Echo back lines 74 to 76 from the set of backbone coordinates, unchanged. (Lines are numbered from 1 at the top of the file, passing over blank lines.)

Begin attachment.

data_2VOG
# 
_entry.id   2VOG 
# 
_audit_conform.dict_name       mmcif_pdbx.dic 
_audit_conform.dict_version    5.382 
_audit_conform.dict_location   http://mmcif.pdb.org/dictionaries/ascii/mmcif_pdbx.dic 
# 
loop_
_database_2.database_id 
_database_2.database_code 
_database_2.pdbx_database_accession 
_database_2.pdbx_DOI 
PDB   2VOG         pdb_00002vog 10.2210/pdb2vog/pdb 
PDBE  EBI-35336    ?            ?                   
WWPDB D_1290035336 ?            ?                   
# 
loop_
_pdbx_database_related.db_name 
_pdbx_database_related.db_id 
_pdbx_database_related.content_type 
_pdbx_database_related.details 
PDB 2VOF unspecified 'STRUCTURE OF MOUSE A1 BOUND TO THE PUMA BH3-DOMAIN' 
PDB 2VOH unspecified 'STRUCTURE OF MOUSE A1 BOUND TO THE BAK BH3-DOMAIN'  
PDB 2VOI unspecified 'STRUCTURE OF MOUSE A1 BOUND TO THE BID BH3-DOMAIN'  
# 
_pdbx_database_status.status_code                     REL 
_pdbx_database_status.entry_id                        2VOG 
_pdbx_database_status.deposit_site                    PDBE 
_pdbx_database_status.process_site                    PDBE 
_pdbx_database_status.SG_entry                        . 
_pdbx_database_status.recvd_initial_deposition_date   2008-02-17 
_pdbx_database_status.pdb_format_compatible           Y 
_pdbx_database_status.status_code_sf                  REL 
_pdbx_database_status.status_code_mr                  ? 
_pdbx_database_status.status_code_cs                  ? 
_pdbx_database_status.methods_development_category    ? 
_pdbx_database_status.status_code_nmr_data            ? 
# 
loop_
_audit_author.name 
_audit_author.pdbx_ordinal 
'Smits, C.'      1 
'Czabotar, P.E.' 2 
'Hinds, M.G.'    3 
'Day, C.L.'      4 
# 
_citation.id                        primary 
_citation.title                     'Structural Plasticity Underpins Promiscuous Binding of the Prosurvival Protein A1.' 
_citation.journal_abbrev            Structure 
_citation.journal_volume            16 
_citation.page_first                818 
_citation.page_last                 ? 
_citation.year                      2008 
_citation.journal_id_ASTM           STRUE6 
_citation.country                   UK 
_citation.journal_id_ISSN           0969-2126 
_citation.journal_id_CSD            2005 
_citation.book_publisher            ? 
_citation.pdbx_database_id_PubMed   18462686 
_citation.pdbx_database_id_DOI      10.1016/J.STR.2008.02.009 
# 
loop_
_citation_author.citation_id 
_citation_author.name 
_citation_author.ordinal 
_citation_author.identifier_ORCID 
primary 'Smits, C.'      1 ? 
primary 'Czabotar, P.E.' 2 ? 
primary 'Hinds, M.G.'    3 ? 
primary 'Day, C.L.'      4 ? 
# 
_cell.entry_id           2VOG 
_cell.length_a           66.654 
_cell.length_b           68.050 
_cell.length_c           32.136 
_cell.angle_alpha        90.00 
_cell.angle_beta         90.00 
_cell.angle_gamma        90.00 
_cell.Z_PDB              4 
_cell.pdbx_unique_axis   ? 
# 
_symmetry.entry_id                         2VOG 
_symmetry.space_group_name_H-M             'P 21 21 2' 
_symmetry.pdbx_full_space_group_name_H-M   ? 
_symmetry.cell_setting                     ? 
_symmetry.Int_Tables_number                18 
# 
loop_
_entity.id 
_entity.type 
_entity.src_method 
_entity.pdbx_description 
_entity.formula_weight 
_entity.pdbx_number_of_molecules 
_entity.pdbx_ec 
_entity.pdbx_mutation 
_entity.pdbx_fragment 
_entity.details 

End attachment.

_cell.length_a           66.654 
_cell.length_b           68.050 
_cell.length_c           32.136 